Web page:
Call of Duty: Warzone is suffering from an altogether different epidemic than what is keeping so many of us confined to our homes.
Being able to entertain ourselves and keep in touch with friends without meeting in person is more important than ever, and yet one of the most popular battle royale games is basically unplayable for most. Cheating in Warzone has become even more common, not less.
As the free multiplayer battle royale component of Call of Duty: Modern Warfare has gained popularity - the game had over 50 million active players as of the 10th of April - cheating has also started to become an increasing problem. Hackers utilize aimbots, wallhacks and mods that let them see the exact location of every other player all the time, as well as other cheats, to gain an unfair advantage over everyone trying to enjoy the game.
This problem has become increasingly severe as the playerbase keeps growing and growing, with larger numbers across the board increasing due to social distancing. However, a few features baked into Warzone certainly aren't helping, even though on paper they are meant to make the game better.
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One of these is how easy it is to join servers hosted from other regions. Many games require complete restarts before you can log into a different region's servers - if they support it at all - while this is much simpler in Warzone. Statistically speaking, the overwhelming majority of hackers are based in Asia, but they have easy access to European and American servers as well.
The other main culprit seems to be Crossplay.
Crossplay allows players on PC, PS4 and Xbox One to play together seamlessly, meaning that friends need no longer stick to the same platform if they want to play with each other. Crossplay, in theory, is great - it breaks down system boundaries and is a boon for accessibility and consumer-friendliness.
The problem is that hacking is infinitely easier to achieve on PC than on either current generation console, but Crossplay means cheaters on PC affect everyone. Turning Crossplay off would be a simple solution, but Warzone doesn't let you, depending on the platform.
On PC, you cannot turn Crossplay off at all. On Xbox, turning Crossplay off in the game settings also prevents the game from connecting you to any server, so you can't actually play. Some players have found a workaround in system settings to bruteforce Crossplay off while still letting them play, but a game shouldn't make you run extra laps for something so simple.
PlayStation 4 is the only platform that lets you turn Crossplay off and continue to join matches, but it makes sure you know how unhappy it is about the whole affair.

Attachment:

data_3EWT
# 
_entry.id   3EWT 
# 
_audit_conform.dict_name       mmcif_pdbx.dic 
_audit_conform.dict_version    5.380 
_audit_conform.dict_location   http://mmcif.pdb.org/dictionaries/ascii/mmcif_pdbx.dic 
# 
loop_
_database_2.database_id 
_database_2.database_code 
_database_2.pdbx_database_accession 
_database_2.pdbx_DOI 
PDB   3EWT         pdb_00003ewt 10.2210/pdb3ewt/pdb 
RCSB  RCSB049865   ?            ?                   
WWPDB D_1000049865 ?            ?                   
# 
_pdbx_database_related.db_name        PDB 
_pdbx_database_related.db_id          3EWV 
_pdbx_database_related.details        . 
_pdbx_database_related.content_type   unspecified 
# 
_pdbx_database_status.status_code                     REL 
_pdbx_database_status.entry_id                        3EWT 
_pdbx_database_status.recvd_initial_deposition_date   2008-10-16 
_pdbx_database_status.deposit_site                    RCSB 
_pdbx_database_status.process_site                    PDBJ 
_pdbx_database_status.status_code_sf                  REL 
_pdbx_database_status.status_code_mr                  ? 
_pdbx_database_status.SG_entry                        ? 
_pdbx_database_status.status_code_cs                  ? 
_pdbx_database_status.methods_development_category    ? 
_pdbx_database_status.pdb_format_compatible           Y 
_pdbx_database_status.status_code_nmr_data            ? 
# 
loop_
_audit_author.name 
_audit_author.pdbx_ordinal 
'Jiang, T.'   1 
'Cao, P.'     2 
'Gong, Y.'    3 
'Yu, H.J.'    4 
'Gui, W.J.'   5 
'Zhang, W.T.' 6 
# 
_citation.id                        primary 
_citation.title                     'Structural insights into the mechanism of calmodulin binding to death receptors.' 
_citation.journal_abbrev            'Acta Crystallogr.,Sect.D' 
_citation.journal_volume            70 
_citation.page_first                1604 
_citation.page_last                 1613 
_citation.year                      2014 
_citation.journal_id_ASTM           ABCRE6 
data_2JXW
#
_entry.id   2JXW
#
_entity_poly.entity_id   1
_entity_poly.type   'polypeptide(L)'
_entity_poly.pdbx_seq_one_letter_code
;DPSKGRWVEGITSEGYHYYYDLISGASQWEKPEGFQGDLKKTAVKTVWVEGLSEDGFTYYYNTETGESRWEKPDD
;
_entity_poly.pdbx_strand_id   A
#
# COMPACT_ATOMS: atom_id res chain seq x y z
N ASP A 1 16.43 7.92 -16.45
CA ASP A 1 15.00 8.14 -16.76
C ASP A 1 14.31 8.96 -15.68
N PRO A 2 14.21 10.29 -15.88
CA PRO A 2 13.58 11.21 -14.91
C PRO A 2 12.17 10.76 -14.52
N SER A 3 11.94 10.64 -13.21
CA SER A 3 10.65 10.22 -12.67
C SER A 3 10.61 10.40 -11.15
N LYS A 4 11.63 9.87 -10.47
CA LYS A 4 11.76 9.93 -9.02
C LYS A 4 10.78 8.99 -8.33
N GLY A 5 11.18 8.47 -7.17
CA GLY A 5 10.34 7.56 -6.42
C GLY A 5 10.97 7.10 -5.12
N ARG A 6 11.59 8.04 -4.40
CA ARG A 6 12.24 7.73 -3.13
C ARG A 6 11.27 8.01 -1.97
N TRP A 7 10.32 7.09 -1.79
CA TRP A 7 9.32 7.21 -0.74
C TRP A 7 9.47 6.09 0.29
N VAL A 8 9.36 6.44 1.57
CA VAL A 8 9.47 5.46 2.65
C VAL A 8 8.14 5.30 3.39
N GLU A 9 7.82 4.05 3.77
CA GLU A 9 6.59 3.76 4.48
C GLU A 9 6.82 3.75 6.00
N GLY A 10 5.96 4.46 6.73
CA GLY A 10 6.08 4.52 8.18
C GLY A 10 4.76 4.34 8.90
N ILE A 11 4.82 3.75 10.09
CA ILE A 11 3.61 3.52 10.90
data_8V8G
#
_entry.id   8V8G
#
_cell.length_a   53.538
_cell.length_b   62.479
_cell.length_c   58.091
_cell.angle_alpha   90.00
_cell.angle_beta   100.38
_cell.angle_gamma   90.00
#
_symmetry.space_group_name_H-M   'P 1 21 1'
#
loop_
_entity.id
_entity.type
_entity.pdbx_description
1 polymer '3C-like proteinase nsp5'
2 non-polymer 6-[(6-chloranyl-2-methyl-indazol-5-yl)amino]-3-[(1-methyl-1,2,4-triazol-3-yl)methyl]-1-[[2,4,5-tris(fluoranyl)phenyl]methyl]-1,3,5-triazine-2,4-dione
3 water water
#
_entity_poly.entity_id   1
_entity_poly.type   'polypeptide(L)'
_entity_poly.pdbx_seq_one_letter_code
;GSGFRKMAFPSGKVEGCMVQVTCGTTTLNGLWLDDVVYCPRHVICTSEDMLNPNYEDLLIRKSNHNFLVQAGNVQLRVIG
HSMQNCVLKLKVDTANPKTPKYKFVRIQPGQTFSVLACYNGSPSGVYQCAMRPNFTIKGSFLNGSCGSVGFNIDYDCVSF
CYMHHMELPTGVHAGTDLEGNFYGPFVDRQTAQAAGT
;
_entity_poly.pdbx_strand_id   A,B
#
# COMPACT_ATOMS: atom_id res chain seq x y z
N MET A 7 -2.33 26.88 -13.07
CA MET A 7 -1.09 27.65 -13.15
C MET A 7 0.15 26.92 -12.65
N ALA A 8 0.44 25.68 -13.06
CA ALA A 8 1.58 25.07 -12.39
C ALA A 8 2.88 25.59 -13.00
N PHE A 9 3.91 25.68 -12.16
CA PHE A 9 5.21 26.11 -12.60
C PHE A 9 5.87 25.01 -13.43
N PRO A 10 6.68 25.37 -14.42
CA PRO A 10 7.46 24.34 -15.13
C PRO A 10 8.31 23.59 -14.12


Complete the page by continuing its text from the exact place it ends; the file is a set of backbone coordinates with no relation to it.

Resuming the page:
Pop-ups that you can't turn off keep asking whether you're absolutely certain about turning Crossplay off, and when finding a match takes longer - which it inevitably will, since you can only play with other PS4 players who also turned off this feature - it will keep interrupting the search with that same pop-up.
Features are nice, but only when there is choice involved. Not too long ago Crossplay was a very rare feature, something many talked of with the hope that it will show up in their favorite games, but now we can't get rid of it and it's causing issues.
To their credit, Activision and Infinity Ward have been trying to tackle the issue. Over 70,000 players have been banned for cheating and the developers published a blog post highlighting the importance of reporting hackers when you encounter them. The only issue is, you can't report players who are playing on a different platform, even if you are in the same match.
As the problem has worsened, help has come from an unexpected source - another hacker.
A user who self-admittedly uses mod menus in Grand Theft Auto Online and used to employ hacks in Battlefield 4 shared some tips. DeclanH23 noted that specific weapons are more receptive to aimbot software than others, and that simple stat-tracking could help the developers combat cheating.
Simply put, if a completely new account has unnaturally high K/D ratios, ridiculous kill numbers in a match and a headshot rate way above average, the account needs to be reviewed. Other suggestions mirror techniques employed in other competitive shooters. Some fans suggest forcing players to verify accounts with a phone number, so getting banned for hacking would have actual consequences. Another suggestion is to enable console-only Crossplay, which would alleviate the situation on PS4 and Xbox One at least.
We hope Activision and Infinity Ward will look into these suggestions. They have been receptive to criticism regarding their playlist choices in the past, and the cheating problem is hurting the game, so it's likely that action will be taken shortly.